Dell’s Twitter Feeds on Overload…


It’s amusing watching companies figure out how to use Twitter…the above screen is from my Twitter feed. I follow both Dell Canada’s consumer Twitter feed, and their Business user feed. They each have different offers and discounts…until they start copying each other and repeating everything twice, creating what amounts to Twitter spam in my feed. And then there’s their contest, which so far as resulted in 37 tweets in three days. Twitter is a great tool for businesses to reach out to their customers, but if you do it too often, you risk alienating those customers. After I post this I’m going to un-follow the Dell Canada Business feed, and possibly un-follow the Dell Consumer feed until this contest is over. If you’re a business, value the attention of your customers – don’t abuse it by being too “noisy”.

KFC Can’t Count


For those that don’t know, a “Toonie” is a Canadian two-dollar coin. Can you really run a promo called “Toonie Tuesday” and have the item cost $2.79 plus tax? That’s $2.93 in Alberta after our 5% GST tax. Kind of makes your business look stupid…

Public Relations Stuck in the ’90s

One of the things I hate seeing in my day job are companies who’s concept of public relations and product announcements are stuck in the mentality of a previous decade. Case in point: there’s a company, who shall remain un-named, that launched a couple of new products, but only in the European market. They decided not to tell me about the products, even though they’re right up my alley, because I’m based on North America. The concept of regional product announcements is a quaint idea from a bygone era. The Internet has obliterated the idea that information is relevant only to a certain group of people living in a geographic era. Public relations and marketing people need to grasp that the Internet is global, and it’s changed the way product launches work.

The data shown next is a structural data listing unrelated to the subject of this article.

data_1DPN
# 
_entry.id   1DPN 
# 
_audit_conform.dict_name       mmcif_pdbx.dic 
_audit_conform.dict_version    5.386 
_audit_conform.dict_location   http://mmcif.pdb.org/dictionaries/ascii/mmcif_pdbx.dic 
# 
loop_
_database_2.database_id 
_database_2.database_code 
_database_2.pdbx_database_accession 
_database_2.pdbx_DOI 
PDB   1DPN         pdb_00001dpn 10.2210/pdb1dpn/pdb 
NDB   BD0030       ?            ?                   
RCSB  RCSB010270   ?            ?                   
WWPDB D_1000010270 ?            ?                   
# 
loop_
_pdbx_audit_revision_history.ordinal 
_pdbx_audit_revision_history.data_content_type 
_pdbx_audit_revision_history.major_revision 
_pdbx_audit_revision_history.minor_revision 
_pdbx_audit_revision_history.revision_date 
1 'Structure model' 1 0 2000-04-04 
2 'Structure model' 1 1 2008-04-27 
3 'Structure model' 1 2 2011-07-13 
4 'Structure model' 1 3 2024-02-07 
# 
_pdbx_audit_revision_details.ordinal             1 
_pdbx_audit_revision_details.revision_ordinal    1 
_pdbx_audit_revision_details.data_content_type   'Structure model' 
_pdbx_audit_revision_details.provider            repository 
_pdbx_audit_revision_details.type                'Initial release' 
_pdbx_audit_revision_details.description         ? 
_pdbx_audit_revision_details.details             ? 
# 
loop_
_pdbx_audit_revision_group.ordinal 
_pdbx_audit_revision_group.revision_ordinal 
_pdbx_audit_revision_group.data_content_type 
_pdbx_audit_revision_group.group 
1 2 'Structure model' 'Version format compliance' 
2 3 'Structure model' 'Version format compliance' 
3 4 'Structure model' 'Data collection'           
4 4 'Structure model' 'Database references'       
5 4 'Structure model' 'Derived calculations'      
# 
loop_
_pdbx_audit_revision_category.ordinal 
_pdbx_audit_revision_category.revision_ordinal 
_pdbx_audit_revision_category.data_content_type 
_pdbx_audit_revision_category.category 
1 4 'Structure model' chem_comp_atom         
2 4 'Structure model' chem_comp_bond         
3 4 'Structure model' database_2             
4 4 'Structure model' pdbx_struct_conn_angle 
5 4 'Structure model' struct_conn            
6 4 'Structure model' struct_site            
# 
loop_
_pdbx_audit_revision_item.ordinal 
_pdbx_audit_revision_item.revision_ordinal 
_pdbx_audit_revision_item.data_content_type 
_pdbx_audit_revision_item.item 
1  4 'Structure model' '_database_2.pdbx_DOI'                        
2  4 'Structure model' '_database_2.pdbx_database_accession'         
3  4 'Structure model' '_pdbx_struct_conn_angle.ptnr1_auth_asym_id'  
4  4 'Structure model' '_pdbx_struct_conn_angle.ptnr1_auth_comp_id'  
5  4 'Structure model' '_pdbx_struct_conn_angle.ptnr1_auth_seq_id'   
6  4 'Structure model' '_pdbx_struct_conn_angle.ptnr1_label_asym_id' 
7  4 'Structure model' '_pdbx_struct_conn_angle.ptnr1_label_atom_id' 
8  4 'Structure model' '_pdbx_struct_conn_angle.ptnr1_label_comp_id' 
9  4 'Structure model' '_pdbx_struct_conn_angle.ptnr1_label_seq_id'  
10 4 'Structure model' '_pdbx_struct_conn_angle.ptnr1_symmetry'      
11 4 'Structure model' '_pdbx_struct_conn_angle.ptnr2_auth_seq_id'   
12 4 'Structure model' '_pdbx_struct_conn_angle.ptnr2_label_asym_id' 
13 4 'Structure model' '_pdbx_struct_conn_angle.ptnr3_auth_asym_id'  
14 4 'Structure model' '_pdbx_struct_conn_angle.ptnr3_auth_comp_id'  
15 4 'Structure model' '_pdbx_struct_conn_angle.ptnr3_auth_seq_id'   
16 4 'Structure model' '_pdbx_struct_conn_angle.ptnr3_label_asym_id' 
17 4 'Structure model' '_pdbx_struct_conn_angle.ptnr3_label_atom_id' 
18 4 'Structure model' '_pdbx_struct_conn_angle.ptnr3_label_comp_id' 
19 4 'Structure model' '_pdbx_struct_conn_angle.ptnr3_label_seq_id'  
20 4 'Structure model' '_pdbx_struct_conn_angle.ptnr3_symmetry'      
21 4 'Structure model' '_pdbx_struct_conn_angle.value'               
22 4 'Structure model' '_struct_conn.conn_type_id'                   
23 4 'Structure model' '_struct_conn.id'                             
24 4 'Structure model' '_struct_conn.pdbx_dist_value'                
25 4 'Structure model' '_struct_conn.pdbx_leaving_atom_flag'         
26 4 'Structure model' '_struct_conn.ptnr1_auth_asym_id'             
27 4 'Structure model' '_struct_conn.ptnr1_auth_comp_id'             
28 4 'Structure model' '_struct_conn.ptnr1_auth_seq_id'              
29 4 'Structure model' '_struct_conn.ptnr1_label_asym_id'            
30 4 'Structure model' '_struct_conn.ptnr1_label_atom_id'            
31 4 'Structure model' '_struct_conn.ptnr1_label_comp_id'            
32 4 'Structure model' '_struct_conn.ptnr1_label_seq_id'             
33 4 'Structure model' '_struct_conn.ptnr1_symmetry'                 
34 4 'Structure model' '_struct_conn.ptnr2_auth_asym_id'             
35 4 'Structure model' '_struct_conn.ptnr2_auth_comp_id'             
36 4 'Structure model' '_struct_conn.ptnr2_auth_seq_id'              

This also applies to all those companies I meet at CES who look at my press badge and see “Canada” then don’t want to talk to me. Do these people believe that the Internet is some sort of temporary fad?

Doesn’t Anyone Care About Video Quality?

I was watching a few videos on MSN Video, and it seems that Gillette Venus (women’s razor) was the only sponsor – they played the same ad every three videos of so. Beyond the obvious bad targeting of showing me a woman’s razor, and the redundancy of the same video over and over (which tends to breed brand dislike in my opinion), I was shocked at how completely crappy the video looked. Flash isn’t a great medium for high-quality video (though the new h.264 codec in Flash 9 rocks!) but this video reached new lows in terms of quality. Check out this screen shot (saved as a PNG file, so the poor quality is from the video):

If you were an advertising executive working for Gillette, how would you feel about your product being portrayed in such a low-quality manner? The video was truly atrocious in quality. Perhaps MSN Video has some ridiculous limits on the bit rates of submitted advertising videos, but if I were working for Gillette I’d say “This is the video quality we want, if you want our advertising dollars, you’ll run this.”